The fight to legalize the use of medicinal cannabis in Utah is not over. A bill that would have approved its use died during this year’s state legislative session, but the sponsor said he would try again next time. The bill would make marijuana a therapeutic option for those suffering from chronic and severe conditions such as cancer, epilepsy and AIDS who receive certification from a licensed physician.
When asked about the medical marijuana legislation, the bill’s sponsor, Sen. Mark Madsen (photo below), stated,
“We will absolutely bring that bill back. It will be improved, it’ll have the benefit of an additional year’s worth of work.”
While he expects it to be a tough battle, he is confident the tide is turning. Madsen explained that his constituents are already becoming more open to the idea, and he plans to hold town meetings to garner support about the prospect as well.
Madsen has traveled twice to nearby Colorado, and while there he took the opportunity to use cannabis to treat his chronic back pain. After his experiences with medicinal cannabis, he wants Utahans to have the same opportunity for pain relief alternative. Madsen elaborated,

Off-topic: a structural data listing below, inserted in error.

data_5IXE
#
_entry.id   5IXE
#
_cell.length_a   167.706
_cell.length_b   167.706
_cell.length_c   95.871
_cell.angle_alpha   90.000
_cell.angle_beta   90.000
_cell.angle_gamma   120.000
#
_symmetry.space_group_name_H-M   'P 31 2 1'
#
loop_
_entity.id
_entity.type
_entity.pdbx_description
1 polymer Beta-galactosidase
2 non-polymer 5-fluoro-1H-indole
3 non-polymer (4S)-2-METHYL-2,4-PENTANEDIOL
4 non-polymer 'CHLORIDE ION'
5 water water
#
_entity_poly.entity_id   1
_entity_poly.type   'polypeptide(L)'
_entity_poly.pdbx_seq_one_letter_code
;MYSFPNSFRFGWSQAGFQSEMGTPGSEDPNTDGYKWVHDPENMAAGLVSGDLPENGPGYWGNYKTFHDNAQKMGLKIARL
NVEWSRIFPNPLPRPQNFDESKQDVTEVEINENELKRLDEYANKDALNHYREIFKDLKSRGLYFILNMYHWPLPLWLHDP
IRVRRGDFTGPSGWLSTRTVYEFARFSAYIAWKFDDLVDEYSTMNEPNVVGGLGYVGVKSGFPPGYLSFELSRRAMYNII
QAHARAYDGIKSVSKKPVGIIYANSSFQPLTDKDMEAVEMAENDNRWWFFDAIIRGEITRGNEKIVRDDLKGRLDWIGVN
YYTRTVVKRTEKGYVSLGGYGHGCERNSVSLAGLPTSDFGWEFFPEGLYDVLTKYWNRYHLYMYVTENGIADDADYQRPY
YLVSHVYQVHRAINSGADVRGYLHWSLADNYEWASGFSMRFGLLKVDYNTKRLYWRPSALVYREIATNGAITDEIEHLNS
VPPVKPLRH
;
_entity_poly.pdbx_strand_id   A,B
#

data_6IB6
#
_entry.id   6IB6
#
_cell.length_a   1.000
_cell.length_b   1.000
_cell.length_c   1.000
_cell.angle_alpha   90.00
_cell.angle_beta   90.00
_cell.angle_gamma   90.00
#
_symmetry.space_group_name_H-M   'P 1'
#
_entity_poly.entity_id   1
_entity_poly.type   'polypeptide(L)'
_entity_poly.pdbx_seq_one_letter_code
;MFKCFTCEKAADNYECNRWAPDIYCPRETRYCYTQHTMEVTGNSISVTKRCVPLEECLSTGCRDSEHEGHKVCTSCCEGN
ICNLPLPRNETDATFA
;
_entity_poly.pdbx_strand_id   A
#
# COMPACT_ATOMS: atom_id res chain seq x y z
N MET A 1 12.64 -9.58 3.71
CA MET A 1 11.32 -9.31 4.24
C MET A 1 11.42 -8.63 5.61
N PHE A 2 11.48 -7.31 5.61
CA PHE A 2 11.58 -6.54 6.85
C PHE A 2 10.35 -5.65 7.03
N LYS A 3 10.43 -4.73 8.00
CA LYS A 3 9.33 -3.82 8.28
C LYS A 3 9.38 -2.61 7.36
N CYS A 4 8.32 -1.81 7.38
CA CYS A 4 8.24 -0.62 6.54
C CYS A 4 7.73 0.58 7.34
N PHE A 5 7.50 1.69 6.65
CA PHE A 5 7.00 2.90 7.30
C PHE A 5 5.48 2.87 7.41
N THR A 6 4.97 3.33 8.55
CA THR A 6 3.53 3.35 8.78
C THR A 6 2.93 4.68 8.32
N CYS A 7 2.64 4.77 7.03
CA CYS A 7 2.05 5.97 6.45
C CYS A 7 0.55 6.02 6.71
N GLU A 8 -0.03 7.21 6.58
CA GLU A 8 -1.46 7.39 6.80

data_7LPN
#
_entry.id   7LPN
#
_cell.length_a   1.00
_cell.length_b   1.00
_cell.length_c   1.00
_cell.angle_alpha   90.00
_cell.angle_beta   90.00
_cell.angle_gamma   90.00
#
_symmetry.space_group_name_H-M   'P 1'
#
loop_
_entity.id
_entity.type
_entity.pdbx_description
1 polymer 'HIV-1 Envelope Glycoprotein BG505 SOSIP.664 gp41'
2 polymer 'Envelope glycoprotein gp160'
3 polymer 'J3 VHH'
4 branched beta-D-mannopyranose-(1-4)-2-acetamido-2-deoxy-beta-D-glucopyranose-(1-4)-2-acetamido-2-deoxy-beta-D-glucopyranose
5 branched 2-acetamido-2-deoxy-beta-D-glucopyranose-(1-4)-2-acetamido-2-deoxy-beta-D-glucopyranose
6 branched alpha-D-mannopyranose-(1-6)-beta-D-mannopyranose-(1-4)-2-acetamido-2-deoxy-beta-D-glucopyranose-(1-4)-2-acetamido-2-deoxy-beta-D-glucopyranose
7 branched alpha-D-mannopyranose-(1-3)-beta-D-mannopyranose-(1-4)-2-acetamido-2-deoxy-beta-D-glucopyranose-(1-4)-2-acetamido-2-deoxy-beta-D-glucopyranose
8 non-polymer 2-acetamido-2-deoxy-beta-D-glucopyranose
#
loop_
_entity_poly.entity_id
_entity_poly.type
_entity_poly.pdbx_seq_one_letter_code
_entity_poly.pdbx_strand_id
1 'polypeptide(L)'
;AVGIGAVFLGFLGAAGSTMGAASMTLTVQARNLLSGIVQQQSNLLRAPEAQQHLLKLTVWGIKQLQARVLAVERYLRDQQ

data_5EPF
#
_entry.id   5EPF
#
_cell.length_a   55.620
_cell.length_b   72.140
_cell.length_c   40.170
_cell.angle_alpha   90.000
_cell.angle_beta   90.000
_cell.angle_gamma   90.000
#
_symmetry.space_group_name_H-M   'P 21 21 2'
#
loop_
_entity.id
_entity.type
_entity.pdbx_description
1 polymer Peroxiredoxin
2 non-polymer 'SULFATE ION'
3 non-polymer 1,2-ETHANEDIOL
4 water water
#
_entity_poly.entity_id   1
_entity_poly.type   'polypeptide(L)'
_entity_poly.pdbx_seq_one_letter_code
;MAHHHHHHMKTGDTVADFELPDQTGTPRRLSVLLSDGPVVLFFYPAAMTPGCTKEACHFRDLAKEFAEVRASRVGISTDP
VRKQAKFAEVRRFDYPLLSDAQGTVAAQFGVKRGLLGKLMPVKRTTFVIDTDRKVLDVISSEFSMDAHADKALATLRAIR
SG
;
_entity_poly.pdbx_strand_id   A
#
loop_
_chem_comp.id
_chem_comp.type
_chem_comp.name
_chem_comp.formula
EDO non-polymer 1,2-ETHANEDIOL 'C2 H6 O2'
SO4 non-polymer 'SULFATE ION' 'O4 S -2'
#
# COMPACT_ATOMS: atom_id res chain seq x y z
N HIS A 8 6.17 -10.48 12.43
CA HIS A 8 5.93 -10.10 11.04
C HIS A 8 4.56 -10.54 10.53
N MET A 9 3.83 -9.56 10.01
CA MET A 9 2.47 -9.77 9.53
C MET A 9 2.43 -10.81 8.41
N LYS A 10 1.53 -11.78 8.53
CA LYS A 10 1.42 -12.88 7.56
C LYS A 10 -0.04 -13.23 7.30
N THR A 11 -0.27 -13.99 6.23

“I took advantage of being there to get relief during my time there. But here in this state, I can’t go that far.”
The governor’s office said it is open to learning more about the idea, providing there are plenty of controls in place for how it would be prescribed and distributed, just as other controlled substances are handled. Madsen said his next attempt at passing the bill would include expert testimony that supports the use of medical cannabis.
An interim Health and Human Services Committee for Utah’s legislature is expected to look at the medical cannabis bill next week and discuss whether it should be looked into further.
The use of the non-psychoactive cannabinoid, cannabidiol (CBD), in the form of oil is already legal in Utah, and has been since March 2014, when Gov. Gary Herbert signed HB 105. HB 105 is very restrictive, only allowing patients suffering from intractable epilepsy to legally possess the concentrated oil. It does not establish a way for patients to have safe and reliable access to the medicine.